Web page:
Coping with HeadacheMake sure you rest and drink plenty of fluids. Rest in a quiet, dimly lit room. Do not sleep more than you normally would. Do not strain your eyes (for example by looking at a screen). Do not drink alcohol. Headaches are usually temporary and usually go away with time. But, if they last longer or get worse, ask your doctor to recommend a painkiller.
Coping with DizzinessThis is usually short-lived and should go away within a few days. If this happens, stop what you are doing and sit or lie down until you feel better. Lying still in a dark, quiet room may help reduce the spinning feeling. Sleep with your head slightly raised on two or more pillows. Get up slowly from a lying or sitting position. Get plenty of rest and try to relax as being anxious can make it worse. Try taking this medicine at bedtime to reduce the symptoms. Drinking plenty of water and ginger tea may also help. Avoid alcohol, caffeine and smoking as it will make you feel worse. Avoid driving or using tools or machinery until you feel better.
Coping with FlatulenceTry eating small and frequent meals. Drink and chew your food slowly. Exercise regularly to improve how your body digests food. Try not to swallow too much air. This can happen when you talk and eat at the same time. Avoid drinking with a straw, chewing gum and smoking as these can also make you swallow air. Try to limit foods that are hard to digest or produce gas (such as fried and fatty foods, cheese, beans, cabbage, onion, whole grains and many others). Avoid drinking alcohol, carbonated soft drinks and fruit juices. If you wear dentures, make sure they fit properly. Some over-the-counter medicines can help. Talk to your doctor about possible medication if your condition does not improve.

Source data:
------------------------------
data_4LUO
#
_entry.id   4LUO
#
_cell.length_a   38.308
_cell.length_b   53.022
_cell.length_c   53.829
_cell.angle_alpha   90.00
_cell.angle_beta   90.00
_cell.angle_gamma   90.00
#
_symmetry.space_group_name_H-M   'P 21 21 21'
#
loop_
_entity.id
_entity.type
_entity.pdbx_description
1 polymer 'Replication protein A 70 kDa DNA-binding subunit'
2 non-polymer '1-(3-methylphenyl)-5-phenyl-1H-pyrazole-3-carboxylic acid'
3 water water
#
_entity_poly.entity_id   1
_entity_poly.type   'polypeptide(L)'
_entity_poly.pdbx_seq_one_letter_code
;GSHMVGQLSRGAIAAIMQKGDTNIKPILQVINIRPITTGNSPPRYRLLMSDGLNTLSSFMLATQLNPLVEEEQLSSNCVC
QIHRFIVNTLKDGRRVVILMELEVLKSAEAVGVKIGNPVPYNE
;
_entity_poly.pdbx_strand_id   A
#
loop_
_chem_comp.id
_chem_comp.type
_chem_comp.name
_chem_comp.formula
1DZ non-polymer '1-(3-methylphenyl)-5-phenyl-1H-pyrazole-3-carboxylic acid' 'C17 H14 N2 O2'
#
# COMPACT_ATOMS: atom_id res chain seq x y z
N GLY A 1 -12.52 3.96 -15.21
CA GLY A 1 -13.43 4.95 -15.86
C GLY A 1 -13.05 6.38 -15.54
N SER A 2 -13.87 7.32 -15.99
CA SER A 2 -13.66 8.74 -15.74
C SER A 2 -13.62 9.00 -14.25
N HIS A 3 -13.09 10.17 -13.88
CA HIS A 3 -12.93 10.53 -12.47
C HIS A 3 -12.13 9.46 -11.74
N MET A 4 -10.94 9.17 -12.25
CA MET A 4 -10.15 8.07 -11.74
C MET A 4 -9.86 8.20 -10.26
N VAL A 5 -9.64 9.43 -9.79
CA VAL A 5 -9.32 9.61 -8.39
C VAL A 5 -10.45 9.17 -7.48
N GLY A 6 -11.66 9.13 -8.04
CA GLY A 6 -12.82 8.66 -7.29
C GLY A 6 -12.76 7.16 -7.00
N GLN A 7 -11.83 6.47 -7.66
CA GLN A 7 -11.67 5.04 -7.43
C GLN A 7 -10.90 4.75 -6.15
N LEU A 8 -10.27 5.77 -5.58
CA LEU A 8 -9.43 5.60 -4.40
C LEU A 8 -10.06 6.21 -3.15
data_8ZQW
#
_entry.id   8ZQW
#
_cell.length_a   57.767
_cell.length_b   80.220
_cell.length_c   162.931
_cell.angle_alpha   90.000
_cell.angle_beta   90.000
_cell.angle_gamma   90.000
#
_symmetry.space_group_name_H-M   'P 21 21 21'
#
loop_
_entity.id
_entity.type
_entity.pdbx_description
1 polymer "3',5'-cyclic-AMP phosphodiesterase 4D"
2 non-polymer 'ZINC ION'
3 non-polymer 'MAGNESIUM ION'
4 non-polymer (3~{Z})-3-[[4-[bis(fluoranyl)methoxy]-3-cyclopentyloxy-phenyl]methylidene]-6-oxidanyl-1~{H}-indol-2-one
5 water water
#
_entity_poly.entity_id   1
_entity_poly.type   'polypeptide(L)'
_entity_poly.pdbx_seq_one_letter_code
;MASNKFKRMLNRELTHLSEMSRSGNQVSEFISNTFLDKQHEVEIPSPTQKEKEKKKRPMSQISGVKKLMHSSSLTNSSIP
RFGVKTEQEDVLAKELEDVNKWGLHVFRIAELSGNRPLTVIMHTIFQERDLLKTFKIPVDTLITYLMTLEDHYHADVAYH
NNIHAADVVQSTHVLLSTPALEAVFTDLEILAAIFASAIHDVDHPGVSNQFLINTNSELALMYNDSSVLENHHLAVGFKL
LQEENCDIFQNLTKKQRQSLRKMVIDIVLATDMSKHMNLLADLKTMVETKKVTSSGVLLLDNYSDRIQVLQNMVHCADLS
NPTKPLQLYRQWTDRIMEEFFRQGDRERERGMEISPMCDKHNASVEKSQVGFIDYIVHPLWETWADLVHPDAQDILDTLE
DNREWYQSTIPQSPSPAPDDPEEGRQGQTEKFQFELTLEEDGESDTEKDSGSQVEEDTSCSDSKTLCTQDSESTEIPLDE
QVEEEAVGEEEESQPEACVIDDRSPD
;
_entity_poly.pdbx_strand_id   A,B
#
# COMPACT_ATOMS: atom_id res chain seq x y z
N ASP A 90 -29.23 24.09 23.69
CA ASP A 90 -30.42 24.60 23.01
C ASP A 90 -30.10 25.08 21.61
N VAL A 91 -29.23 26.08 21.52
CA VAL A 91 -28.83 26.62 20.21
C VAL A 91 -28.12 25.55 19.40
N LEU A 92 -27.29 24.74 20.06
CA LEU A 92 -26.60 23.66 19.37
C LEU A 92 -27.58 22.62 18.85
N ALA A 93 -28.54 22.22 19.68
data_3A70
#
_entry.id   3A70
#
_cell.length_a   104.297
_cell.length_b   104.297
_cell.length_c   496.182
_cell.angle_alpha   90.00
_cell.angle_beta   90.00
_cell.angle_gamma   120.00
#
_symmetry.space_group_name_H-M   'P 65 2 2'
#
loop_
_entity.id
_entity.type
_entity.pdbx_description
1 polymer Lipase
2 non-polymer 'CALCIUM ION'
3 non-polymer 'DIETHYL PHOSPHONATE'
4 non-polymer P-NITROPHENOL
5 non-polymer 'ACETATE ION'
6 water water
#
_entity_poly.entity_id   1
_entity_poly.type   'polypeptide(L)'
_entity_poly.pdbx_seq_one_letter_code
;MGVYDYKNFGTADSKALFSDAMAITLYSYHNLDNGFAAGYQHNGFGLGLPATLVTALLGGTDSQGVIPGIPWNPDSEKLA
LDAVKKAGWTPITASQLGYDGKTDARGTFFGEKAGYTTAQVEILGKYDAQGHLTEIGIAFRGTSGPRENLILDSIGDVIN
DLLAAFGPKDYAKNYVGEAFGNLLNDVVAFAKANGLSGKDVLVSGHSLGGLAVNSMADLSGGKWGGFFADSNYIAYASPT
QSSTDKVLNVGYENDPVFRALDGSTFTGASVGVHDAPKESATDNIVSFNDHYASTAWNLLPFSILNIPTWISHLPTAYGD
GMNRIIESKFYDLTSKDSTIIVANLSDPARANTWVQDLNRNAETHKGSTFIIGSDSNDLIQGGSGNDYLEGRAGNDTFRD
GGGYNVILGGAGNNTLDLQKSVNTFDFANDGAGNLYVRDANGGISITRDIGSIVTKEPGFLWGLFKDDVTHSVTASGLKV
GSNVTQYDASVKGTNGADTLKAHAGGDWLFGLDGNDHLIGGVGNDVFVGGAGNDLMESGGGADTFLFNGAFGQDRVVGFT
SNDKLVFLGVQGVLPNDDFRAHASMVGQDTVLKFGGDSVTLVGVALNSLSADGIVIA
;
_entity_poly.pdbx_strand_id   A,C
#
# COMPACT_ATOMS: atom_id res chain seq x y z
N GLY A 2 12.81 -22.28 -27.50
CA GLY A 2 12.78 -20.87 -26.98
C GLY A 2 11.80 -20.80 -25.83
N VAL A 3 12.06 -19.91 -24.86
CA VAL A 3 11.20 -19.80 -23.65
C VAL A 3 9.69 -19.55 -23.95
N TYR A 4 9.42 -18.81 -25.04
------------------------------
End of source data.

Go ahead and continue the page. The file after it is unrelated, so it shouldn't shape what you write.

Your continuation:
Coping with WeaknessMake sure you rest and drink plenty of fluids. Eat a well-balanced diet to keep your energy levels up. Do not drink too much alcohol. Do not drive or use tools or machinery until you feel better. Other things that can help include doing some gentle exercise every day, prioritizing and pacing your activities and having a short nap if you need to. If you are still having problems after a week, speak to your doctor, as they may want to change you to a different type of medicine.
Coping with Flu-like symptomsGet plenty of rest as exhausting or stressing out yourself could aggravate your condition. You should drink plenty of fluids as it will keep your throat moist and comfortable. Try taking steam inhalation. The moisture can ease your breathing and loosen mucus. You can consider sipping warm water or tea with honey and lemon. This will keep your nose and throat from being too dry. Using an air humidifier may also help. You can also gargle with salt water several times a day. See your doctor if your symptoms last longer than 3 weeks or get worse quickly. Avoid alcohol and do not smoke as they can aggravate your conditions.
HOW TO USE RAZO-D CAPSULE SR
HOW RAZO-D CAPSULE SR WORKS
Use of Razo-D Capsule SR is not recommended in patients with moderate and severe liver disease.